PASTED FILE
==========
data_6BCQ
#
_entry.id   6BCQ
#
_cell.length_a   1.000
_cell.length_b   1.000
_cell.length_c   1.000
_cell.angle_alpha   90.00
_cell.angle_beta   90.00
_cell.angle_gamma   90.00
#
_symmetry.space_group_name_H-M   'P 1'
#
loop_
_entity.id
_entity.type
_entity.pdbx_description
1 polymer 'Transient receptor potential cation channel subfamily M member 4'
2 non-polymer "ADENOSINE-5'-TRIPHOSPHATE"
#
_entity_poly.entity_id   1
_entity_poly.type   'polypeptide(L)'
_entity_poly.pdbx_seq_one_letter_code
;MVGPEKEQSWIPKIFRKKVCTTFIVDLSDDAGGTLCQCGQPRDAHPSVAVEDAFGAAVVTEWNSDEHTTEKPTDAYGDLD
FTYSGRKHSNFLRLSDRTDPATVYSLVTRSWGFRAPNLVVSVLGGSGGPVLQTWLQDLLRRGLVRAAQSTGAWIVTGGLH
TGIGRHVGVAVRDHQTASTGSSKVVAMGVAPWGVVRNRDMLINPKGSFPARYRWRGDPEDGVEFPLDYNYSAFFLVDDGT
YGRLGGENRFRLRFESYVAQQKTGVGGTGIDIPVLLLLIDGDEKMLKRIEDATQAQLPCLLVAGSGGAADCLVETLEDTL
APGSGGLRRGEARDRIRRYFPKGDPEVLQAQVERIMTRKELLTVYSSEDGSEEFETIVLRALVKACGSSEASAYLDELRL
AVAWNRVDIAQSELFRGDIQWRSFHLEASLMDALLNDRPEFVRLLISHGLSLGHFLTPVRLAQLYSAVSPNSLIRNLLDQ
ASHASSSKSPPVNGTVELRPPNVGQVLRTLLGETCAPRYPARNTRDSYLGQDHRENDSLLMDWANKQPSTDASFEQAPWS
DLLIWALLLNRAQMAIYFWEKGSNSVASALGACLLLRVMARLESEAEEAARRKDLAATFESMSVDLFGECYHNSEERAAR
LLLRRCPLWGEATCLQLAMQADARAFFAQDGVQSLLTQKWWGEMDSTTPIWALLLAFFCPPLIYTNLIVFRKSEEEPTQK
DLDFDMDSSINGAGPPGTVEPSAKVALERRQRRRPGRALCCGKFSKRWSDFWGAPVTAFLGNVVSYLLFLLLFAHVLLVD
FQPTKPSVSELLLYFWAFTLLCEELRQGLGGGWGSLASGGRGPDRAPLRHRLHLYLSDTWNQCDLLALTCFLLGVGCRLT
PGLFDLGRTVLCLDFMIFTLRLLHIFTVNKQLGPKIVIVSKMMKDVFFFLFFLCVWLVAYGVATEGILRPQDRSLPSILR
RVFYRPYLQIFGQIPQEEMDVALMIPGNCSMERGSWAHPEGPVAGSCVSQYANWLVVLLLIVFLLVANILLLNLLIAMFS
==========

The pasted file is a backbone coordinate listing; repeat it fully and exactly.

data_6BCQ
#
_entry.id   6BCQ
#
_cell.length_a   1.000
_cell.length_b   1.000
_cell.length_c   1.000
_cell.angle_alpha   90.00
_cell.angle_beta   90.00
_cell.angle_gamma   90.00
#
_symmetry.space_group_name_H-M   'P 1'
#
loop_
_entity.id
_entity.type
_entity.pdbx_description
1 polymer 'Transient receptor potential cation channel subfamily M member 4'
2 non-polymer "ADENOSINE-5'-TRIPHOSPHATE"
#
_entity_poly.entity_id   1
_entity_poly.type   'polypeptide(L)'
_entity_poly.pdbx_seq_one_letter_code
;MVGPEKEQSWIPKIFRKKVCTTFIVDLSDDAGGTLCQCGQPRDAHPSVAVEDAFGAAVVTEWNSDEHTTEKPTDAYGDLD
FTYSGRKHSNFLRLSDRTDPATVYSLVTRSWGFRAPNLVVSVLGGSGGPVLQTWLQDLLRRGLVRAAQSTGAWIVTGGLH
TGIGRHVGVAVRDHQTASTGSSKVVAMGVAPWGVVRNRDMLINPKGSFPARYRWRGDPEDGVEFPLDYNYSAFFLVDDGT
YGRLGGENRFRLRFESYVAQQKTGVGGTGIDIPVLLLLIDGDEKMLKRIEDATQAQLPCLLVAGSGGAADCLVETLEDTL
APGSGGLRRGEARDRIRRYFPKGDPEVLQAQVERIMTRKELLTVYSSEDGSEEFETIVLRALVKACGSSEASAYLDELRL
AVAWNRVDIAQSELFRGDIQWRSFHLEASLMDALLNDRPEFVRLLISHGLSLGHFLTPVRLAQLYSAVSPNSLIRNLLDQ
ASHASSSKSPPVNGTVELRPPNVGQVLRTLLGETCAPRYPARNTRDSYLGQDHRENDSLLMDWANKQPSTDASFEQAPWS
DLLIWALLLNRAQMAIYFWEKGSNSVASALGACLLLRVMARLESEAEEAARRKDLAATFESMSVDLFGECYHNSEERAAR
LLLRRCPLWGEATCLQLAMQADARAFFAQDGVQSLLTQKWWGEMDSTTPIWALLLAFFCPPLIYTNLIVFRKSEEEPTQK
DLDFDMDSSINGAGPPGTVEPSAKVALERRQRRRPGRALCCGKFSKRWSDFWGAPVTAFLGNVVSYLLFLLLFAHVLLVD
FQPTKPSVSELLLYFWAFTLLCEELRQGLGGGWGSLASGGRGPDRAPLRHRLHLYLSDTWNQCDLLALTCFLLGVGCRLT
PGLFDLGRTVLCLDFMIFTLRLLHIFTVNKQLGPKIVIVSKMMKDVFFFLFFLCVWLVAYGVATEGILRPQDRSLPSILR
RVFYRPYLQIFGQIPQEEMDVALMIPGNCSMERGSWAHPEGPVAGSCVSQYANWLVVLLLIVFLLVANILLLNLLIAMFS